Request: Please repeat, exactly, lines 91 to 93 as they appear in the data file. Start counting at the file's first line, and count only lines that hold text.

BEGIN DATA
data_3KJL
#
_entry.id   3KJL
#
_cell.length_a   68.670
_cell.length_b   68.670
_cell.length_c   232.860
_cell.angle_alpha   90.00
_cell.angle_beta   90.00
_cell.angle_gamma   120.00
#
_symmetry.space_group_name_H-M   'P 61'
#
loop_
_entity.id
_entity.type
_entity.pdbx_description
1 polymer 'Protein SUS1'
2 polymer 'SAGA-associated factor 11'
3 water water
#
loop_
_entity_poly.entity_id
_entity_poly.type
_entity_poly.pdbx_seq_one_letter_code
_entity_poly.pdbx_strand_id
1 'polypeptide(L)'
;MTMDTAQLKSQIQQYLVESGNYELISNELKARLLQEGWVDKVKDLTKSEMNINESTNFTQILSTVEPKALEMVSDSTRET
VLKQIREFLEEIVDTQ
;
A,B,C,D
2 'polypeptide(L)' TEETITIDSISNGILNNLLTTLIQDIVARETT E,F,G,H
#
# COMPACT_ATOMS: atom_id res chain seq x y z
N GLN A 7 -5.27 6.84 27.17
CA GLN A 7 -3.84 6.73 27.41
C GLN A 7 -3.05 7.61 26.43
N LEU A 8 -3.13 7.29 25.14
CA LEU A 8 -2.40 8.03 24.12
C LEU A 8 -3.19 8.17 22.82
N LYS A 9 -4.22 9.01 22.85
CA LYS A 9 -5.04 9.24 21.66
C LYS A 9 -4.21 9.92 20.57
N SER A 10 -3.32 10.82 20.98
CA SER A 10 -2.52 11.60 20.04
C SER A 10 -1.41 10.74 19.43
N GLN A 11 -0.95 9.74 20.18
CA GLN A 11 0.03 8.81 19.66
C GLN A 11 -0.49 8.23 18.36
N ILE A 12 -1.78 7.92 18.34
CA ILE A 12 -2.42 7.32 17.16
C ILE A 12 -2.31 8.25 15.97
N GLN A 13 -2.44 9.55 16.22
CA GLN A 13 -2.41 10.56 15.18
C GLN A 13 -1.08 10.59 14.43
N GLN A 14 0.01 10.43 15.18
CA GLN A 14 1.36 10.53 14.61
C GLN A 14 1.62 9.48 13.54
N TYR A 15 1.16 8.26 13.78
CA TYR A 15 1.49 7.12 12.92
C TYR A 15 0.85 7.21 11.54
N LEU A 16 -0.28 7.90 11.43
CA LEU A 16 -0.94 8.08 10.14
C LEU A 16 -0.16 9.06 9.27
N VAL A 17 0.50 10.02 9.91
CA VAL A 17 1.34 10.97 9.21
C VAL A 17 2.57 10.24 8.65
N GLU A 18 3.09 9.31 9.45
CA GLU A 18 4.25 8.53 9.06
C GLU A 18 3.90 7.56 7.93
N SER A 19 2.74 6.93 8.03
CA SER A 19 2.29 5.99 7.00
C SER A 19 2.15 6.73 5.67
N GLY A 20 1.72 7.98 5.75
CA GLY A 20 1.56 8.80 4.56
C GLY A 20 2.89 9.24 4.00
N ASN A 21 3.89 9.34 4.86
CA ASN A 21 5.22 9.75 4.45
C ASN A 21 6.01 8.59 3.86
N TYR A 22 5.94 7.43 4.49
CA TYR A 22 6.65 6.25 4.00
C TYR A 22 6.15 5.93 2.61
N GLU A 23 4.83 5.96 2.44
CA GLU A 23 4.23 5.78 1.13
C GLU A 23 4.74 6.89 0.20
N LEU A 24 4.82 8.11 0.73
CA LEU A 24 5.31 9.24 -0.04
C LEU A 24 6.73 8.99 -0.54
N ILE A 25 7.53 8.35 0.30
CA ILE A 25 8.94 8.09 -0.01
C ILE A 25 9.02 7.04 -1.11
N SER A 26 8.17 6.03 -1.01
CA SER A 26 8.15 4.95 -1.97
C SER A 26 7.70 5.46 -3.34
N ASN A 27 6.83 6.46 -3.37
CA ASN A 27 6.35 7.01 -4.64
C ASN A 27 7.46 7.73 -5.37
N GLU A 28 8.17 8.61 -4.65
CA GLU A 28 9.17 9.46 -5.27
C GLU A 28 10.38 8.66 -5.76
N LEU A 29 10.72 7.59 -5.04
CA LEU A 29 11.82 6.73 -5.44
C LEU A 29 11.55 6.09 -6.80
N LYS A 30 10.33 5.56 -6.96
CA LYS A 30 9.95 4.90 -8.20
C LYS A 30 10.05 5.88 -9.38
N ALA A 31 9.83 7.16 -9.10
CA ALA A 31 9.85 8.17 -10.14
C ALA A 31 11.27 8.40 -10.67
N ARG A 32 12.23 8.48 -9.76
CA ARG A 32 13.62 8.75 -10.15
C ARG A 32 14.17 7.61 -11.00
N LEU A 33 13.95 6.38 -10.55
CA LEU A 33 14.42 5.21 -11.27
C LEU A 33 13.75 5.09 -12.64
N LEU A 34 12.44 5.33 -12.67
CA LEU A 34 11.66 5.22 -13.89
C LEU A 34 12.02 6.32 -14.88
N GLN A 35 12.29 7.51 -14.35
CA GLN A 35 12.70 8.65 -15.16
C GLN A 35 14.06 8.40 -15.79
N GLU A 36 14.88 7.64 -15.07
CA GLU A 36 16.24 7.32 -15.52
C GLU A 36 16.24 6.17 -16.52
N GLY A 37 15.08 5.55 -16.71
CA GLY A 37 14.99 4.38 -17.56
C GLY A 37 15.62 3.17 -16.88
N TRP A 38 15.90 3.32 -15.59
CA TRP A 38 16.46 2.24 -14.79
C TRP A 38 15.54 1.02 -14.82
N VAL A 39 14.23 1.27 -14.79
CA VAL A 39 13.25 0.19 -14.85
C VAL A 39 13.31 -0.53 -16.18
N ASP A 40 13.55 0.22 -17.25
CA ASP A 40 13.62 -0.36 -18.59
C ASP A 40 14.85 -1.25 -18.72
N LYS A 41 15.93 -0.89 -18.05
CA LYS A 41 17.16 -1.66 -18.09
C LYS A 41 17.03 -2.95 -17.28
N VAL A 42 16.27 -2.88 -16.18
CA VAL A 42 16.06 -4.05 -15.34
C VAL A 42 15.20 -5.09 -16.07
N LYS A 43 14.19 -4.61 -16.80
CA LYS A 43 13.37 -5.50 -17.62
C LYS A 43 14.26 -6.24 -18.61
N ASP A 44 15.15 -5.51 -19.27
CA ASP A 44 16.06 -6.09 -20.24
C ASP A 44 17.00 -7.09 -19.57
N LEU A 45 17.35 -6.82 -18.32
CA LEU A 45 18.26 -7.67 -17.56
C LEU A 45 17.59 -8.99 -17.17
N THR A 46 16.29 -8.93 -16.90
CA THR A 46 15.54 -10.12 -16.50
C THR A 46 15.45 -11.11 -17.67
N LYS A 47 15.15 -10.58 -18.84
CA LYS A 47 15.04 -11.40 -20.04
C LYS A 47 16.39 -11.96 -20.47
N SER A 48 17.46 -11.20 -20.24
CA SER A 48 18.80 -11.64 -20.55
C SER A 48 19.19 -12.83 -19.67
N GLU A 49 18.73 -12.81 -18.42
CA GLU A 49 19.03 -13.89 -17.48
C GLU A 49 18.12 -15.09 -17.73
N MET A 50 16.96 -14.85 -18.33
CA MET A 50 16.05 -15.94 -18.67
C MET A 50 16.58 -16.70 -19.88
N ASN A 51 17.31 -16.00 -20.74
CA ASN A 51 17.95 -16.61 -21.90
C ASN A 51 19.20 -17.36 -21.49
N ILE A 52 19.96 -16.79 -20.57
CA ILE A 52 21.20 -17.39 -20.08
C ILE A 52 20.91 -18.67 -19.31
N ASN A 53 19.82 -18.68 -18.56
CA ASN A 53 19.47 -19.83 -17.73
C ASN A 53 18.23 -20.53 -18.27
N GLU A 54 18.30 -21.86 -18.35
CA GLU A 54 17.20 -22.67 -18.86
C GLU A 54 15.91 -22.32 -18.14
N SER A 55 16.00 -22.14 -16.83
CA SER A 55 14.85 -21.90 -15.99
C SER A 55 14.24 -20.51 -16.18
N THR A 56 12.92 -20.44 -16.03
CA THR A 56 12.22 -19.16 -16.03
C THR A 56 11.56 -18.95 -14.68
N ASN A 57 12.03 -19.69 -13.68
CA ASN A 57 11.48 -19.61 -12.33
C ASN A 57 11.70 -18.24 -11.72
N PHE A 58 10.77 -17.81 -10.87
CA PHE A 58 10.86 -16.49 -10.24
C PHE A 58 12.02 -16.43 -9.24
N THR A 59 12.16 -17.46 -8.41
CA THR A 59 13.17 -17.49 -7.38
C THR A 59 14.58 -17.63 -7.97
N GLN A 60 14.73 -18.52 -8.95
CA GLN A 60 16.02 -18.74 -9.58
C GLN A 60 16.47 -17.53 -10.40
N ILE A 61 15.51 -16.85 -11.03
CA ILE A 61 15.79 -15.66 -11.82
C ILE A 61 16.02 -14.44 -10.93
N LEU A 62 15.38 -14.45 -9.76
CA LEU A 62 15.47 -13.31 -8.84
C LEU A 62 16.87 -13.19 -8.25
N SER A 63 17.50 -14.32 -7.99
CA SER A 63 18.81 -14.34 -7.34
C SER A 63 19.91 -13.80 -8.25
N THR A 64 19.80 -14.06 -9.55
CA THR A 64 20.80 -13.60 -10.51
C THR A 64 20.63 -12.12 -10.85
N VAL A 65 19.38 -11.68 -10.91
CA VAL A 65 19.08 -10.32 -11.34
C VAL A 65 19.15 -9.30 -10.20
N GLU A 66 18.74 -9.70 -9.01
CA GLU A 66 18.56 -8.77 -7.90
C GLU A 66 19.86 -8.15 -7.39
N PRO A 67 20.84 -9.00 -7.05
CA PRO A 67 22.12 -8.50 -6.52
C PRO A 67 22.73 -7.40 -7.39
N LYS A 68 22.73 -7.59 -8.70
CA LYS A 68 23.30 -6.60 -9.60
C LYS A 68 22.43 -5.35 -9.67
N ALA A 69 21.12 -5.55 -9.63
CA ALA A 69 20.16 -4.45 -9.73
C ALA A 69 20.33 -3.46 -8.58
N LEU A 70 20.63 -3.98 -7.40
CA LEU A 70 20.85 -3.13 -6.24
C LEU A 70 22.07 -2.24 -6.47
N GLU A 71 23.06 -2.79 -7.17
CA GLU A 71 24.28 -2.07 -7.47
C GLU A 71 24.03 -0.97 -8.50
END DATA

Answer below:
C ILE A 25 9.02 7.04 -1.11
N SER A 26 8.17 6.03 -1.01
CA SER A 26 8.15 4.95 -1.97